No effective vaccine is available for any parasitic disease. The treatment to those is solely dependent on chemotherapy, which is always threatened due to development of drug resistance in bugs. This warrants identification of new drug targets. Here, we discuss Nucleoside diphosphate kinases (NDKs) of pathogens that alter host’s intra and extracellular environment, as novel drug targets to simultaneously tackle multiple pathogens. NDKs having diverse functions, are highly conserved among prokaryotes and eukaryotes (the mammal NDKs are called NMEs [non-metastatic enzymes]). However, NDKs and NMEs have been separately analysed in the past for their structure and functions. The role of NDKs of pathogen in modulation of inflammation, phagocytosis, apoptosis, and ROS generation in host is known. Conversely, its combined contribution in host-pathogen interaction has not been studied yet. Through the sequence and domain analysis, we found that NDKs can be classified in two groups. One group comprised NMEs 1-4 and few NDKs of select essential protozoan parasites and the bacterium Mycobacterium tuberculosis. The other group included NME7 and the other NDKs of those parasites, posing challenges in the development of drugs specifically targeting pathogen NDKs, without affecting NME7. However, common drugs targeting group 2 NDKs of pathogens can be designed, as NME7 of group 2 is expressed only in ciliated host cells. This review thus analyses comparatively for the first time the structures and functions of human NMEs and pathogen NDKs and predicts the possibilities of NDKs as drug targets. In addition, pathogen NDKs have been now provided a nomenclature in alignment with the NMEs of humans.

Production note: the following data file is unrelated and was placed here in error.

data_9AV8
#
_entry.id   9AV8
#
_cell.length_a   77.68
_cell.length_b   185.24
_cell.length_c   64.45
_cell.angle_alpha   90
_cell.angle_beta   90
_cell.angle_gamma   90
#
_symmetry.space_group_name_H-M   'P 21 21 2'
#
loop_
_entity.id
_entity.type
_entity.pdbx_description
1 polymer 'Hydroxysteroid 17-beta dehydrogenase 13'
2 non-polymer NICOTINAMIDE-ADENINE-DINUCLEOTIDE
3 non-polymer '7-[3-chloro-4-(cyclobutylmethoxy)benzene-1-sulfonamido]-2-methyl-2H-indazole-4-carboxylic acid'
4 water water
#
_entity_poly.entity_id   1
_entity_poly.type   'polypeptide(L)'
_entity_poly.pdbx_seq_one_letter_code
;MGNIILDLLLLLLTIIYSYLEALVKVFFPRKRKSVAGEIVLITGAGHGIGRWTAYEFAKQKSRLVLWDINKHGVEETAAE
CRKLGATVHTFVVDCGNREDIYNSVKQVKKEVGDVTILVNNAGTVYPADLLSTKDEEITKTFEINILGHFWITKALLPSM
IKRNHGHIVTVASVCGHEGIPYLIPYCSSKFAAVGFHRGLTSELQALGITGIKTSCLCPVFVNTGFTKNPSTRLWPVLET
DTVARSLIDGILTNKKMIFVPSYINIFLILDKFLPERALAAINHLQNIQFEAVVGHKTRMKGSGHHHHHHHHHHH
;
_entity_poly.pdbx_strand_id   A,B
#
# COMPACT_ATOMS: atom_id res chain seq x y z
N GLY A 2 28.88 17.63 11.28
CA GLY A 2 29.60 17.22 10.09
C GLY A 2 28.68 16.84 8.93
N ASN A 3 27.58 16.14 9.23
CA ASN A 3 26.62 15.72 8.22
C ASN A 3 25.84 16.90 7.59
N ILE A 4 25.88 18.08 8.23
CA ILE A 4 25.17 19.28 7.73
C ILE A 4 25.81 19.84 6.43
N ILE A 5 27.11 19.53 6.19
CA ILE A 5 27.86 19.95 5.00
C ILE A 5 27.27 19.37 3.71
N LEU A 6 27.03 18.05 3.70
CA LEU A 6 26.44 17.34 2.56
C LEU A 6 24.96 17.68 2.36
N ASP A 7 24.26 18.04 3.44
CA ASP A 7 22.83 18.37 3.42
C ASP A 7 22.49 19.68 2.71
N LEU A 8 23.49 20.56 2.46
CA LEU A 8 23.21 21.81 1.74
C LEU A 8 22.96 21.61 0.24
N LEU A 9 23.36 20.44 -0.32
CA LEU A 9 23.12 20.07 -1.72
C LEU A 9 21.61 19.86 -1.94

© 2021. The Author(s), under exclusive licence to Springer-Verlag GmbH Germany, part of Springer Nature.